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Cemetery Lovers: I need your advice!

Understanding Cemetery Symbols has companion workbooks!

After a lifetime of exploring historic graveyards and several years of earnest research, I’m finally releasing my cemetery symbols book this summer. Hooray!

As you can see from the image above, in addition to Understanding Cemetery Symbols: A Field Guide for Historic Graveyards, I’m releasing two different workbooks.


Graveyard Fans: I need your input!

This is where you come in. Let me know in the comments section at the bottom of this post what you think about the following plan for Graveyard Journal: A Workbook for Exploring Historic Cemeteries.

What the Graveyard Journal is:

Graveyard Journal: A Workbook for Historic Cemeteries is a place for you to write down information about all the different cemeteries you visit. It offers a way to keep track of interesting monuments you saw, write down inspiring epitaphs and names, and other pertinent details. Having all this in a nice-looking book that you can keep in your bag or glovebox makes a fun keepsake as well as a unique reference book for you and your family.

How big is the Graveyard Journal?

I made all three of the books in this series the same size. So, just like the other two books, the Graveyard Journal will be 8.5 x 5.5 inches. Personally, I love that size! It’s small enough to fit in a purse or glovebox, but large enough to comfortably write in.

Make Your Own Table of Contents

Each book has a brief introduction chapter written by me, but the rest of the book consists of journal pages for you to fill in. I thought it would be helpful, then, to set up the workbook so you can create your own table of contents!  The first 10 or so pages will be my introduction, but after that the Table of Contents is a “fill in the blank” affair. Here’s what I mean.

Graveyard Journal Table of Contents:

Introduction by Tui Snider_________________________pg  1
____________________________________________________pg 11
____________________________________________________pg 13

As you fill in each entry in the workbook, you will make a title for it on the Table of Contents. You can name each chapter whatever you want! Isn’t that fun? This also makes it quick and easy for you to look up specific trips without having to thumb through the whole book.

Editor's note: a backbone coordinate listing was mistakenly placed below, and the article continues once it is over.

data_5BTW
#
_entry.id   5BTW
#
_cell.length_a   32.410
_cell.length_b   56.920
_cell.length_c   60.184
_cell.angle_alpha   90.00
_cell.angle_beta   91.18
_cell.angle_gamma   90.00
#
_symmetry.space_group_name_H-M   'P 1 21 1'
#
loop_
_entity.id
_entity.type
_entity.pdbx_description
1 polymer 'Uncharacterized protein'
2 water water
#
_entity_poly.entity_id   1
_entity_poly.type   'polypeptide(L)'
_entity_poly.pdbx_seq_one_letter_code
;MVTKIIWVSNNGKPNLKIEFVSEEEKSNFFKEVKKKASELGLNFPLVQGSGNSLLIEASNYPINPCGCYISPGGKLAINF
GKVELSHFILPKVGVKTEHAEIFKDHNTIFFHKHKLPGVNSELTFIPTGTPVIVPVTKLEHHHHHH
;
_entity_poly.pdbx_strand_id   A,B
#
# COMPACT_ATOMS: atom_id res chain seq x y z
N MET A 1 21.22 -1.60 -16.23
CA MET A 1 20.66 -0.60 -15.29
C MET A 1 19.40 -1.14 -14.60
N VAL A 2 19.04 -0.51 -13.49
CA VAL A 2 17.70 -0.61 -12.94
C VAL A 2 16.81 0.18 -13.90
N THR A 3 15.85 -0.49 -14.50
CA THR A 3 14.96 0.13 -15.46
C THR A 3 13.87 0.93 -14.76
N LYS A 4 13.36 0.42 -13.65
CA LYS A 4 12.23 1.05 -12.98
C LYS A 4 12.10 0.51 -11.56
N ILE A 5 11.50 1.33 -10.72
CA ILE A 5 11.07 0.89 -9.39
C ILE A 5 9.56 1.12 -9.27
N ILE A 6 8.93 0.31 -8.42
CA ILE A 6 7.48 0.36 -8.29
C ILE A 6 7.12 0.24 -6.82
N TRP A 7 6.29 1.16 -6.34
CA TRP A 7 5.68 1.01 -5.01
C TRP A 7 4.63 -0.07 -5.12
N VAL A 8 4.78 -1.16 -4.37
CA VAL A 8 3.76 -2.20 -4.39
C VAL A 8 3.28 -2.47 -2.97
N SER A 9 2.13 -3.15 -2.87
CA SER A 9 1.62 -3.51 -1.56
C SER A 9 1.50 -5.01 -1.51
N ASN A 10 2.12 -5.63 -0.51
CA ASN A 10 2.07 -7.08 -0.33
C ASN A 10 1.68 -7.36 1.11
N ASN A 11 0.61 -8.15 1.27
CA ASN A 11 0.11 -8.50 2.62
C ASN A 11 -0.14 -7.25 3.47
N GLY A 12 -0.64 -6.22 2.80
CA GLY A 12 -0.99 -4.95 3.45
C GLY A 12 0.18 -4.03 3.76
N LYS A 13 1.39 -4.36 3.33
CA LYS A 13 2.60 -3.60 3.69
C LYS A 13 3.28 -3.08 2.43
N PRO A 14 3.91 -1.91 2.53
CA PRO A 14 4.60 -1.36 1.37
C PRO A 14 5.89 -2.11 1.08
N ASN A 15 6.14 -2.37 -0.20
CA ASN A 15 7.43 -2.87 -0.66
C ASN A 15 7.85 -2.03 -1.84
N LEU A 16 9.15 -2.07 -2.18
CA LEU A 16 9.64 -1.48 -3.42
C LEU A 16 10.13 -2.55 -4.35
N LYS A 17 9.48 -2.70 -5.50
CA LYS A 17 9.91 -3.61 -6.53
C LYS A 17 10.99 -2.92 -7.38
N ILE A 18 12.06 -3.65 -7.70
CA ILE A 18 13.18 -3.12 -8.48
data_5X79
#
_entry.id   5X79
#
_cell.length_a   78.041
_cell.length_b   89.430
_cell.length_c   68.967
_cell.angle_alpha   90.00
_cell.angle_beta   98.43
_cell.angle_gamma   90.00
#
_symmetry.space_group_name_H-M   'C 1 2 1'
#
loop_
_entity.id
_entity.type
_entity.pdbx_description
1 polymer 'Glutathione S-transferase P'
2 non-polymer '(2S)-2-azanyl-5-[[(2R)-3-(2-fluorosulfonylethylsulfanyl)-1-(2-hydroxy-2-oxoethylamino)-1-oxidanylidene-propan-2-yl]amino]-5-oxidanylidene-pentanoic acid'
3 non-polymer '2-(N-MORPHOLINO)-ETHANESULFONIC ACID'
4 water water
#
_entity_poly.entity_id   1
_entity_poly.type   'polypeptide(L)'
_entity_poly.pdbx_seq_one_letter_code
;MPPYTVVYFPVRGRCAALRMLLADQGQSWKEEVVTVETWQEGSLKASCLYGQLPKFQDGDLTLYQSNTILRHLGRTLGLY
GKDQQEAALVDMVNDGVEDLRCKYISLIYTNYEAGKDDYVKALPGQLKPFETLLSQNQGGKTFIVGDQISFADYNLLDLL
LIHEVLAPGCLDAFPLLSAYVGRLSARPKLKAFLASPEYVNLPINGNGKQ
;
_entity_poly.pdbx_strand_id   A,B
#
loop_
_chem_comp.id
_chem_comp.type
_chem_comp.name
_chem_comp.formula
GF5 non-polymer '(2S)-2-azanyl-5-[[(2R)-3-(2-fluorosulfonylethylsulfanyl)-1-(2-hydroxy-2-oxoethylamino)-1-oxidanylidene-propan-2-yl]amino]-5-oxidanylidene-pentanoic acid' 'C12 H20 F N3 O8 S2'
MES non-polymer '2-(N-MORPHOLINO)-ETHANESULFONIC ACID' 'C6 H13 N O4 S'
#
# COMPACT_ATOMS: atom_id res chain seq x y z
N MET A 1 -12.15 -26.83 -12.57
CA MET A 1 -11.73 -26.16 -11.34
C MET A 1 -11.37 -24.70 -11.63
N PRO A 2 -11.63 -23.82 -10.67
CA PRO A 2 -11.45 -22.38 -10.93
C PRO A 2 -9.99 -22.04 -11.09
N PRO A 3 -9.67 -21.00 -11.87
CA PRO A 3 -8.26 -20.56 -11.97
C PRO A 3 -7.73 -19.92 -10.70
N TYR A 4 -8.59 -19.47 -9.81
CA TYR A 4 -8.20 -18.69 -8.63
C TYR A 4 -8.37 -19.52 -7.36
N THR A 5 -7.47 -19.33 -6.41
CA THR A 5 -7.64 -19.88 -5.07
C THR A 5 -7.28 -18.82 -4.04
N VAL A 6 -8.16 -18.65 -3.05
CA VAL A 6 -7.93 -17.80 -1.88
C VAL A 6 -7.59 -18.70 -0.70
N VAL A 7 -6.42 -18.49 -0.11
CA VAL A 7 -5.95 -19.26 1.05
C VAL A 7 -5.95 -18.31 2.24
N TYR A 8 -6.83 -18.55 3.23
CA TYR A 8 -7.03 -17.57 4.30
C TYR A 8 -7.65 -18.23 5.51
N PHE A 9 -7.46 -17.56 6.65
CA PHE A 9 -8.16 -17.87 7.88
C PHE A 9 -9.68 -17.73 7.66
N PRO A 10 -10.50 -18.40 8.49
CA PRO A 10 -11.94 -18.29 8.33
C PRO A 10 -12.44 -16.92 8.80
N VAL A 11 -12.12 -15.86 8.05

Info on main journal pages:

For each cemetery that you visit, there is one one whole page (front and back) for you to jot down the following information. Where it says “Follow Up Trips” is where you would write down the page number for your notes on subsequent trips to the same graveyard – ‘cuz we all know that some cemeteries are so pretty that you just have to go back!

CEMETERY NAME:___________________________________________

DATE & TIME: ______________________________________________

ADDRESS: ________________________________________________


HEADSTONE DIRECTION: _________________________________

FOLLOW UP TRIPS: _______________________________________

OTHER NOTES: _________________________________________(this is the biggest section of each workbook page.)

What do you think?

So what do you think? Would you use a journal like this? If you think I need to add something or do it a little differently, tell me! I would really appreciate your feedback. I really want this workbook to be a helpful tool for people who enjoy historic cemeteries. Even just a quick comment or suggestion would mean a lot!

About the other workbook:

As I mentioned earlier, Understanding Cemetery Symbols has two companion workbooks. The other one is called Ghost Hunters Journal,  and if you’d like to give me some feedback about how it’s arranged then click over and see what I’ve got planned for that one. Go here to share your ideas with me: Ghost Hunters: I need your advice!

Want to join my Launch Team?

Would you like be part of my book launch team? A book launch team is a group of readers who help an author get the word out. So, for instance, as a Launch Team member, I could tag you on Facebook when I mention the books. You could also help out by sharing my posts and telling friends about these books, etc…